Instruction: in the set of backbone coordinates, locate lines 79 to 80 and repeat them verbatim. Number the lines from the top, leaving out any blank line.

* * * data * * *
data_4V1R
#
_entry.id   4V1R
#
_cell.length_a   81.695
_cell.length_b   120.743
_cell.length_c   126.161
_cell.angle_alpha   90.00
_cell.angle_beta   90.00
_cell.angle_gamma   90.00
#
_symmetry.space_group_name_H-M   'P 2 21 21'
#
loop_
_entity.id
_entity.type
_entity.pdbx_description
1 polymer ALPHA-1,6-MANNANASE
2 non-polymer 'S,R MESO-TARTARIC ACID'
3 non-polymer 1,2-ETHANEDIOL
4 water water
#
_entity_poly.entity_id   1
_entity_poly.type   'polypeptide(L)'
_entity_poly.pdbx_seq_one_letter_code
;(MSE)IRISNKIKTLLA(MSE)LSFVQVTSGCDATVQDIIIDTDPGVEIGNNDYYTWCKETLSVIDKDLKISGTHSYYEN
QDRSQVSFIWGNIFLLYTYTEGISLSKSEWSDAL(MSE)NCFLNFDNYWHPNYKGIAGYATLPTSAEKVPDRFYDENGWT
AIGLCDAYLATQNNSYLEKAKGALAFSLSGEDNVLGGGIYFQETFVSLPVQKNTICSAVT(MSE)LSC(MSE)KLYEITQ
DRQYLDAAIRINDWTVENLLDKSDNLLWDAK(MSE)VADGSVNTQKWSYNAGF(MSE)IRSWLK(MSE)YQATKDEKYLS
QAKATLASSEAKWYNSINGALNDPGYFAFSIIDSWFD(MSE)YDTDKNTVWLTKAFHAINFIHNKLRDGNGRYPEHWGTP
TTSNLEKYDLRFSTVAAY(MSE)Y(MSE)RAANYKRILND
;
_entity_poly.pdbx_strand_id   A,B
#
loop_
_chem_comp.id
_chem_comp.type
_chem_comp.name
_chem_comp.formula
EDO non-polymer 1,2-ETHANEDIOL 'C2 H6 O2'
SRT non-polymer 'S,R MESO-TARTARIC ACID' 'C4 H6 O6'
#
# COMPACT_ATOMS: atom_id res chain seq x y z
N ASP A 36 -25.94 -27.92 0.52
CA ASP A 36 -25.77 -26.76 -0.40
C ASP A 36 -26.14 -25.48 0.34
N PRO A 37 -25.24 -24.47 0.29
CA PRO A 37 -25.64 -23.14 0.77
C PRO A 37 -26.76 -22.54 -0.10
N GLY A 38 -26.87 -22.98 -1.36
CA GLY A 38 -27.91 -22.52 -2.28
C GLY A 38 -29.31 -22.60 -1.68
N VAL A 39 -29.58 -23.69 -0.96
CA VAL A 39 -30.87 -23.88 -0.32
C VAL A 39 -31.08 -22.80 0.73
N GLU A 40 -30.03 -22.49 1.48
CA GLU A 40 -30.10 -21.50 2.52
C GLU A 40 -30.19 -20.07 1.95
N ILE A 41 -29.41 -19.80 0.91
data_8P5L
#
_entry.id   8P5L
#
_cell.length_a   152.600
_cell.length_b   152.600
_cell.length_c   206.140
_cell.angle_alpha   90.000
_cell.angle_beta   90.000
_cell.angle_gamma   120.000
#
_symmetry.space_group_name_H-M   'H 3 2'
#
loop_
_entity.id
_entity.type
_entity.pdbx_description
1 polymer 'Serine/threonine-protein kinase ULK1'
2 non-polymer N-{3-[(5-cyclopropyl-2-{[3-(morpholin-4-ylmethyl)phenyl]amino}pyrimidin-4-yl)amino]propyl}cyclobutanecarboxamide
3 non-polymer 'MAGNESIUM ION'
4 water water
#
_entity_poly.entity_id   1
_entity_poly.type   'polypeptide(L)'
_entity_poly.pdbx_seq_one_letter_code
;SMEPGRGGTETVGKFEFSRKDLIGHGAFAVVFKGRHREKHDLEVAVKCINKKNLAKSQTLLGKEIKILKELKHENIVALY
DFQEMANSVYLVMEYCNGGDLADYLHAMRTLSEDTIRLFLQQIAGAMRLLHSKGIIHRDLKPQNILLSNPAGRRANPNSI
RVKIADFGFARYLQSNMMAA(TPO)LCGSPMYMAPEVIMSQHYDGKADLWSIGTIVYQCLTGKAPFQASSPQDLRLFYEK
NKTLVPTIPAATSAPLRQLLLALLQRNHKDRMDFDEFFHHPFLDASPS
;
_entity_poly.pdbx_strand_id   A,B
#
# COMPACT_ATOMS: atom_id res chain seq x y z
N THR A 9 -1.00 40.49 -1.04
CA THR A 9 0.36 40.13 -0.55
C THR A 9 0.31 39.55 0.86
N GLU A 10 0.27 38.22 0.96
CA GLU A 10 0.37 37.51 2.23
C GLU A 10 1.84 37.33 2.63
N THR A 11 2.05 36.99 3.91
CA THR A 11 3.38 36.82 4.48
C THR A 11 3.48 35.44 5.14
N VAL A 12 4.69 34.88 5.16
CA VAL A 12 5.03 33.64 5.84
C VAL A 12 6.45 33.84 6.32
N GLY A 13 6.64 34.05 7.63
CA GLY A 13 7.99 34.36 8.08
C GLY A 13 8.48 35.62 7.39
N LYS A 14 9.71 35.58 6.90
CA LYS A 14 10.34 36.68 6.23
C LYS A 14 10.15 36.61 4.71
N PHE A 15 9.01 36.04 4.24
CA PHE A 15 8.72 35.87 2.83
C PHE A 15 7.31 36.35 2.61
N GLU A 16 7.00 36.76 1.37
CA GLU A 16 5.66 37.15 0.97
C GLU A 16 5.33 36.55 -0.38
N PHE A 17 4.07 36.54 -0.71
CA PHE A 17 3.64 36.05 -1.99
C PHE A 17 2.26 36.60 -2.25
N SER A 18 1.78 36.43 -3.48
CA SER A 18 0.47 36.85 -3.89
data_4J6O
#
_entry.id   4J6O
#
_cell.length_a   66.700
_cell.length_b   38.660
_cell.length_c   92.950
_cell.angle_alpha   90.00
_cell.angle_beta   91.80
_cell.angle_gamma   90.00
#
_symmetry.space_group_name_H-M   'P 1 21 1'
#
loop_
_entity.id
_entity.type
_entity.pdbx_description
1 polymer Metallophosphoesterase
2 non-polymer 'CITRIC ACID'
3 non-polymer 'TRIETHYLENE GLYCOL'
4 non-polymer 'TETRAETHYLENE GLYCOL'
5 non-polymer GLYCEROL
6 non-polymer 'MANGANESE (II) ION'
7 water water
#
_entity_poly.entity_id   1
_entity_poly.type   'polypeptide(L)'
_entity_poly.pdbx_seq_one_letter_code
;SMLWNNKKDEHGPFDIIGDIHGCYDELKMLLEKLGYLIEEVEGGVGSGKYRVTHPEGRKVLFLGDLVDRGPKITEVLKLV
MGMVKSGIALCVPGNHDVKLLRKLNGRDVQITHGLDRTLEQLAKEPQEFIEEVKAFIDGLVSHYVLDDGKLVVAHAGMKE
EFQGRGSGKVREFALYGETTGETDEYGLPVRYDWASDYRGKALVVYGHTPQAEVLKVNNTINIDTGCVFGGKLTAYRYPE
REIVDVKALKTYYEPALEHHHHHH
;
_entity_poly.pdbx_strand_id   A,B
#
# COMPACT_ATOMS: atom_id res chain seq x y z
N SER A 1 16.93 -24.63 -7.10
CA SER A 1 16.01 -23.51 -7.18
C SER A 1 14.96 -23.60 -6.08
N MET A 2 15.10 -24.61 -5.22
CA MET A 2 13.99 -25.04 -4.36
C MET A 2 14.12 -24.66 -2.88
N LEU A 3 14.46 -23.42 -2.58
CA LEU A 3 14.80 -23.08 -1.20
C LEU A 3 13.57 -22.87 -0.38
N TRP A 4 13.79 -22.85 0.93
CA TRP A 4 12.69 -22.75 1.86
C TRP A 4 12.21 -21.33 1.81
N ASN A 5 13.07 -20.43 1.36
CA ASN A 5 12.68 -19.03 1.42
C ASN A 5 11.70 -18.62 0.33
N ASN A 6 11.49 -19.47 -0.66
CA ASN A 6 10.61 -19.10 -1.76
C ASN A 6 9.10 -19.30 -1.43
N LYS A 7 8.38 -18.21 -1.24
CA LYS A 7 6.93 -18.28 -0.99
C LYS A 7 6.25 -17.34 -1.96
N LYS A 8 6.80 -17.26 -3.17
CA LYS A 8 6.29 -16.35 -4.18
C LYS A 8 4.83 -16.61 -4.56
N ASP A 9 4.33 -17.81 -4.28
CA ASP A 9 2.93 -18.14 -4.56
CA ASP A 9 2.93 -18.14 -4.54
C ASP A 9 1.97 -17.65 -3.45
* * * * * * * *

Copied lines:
3 non-polymer 'MAGNESIUM ION'
4 water water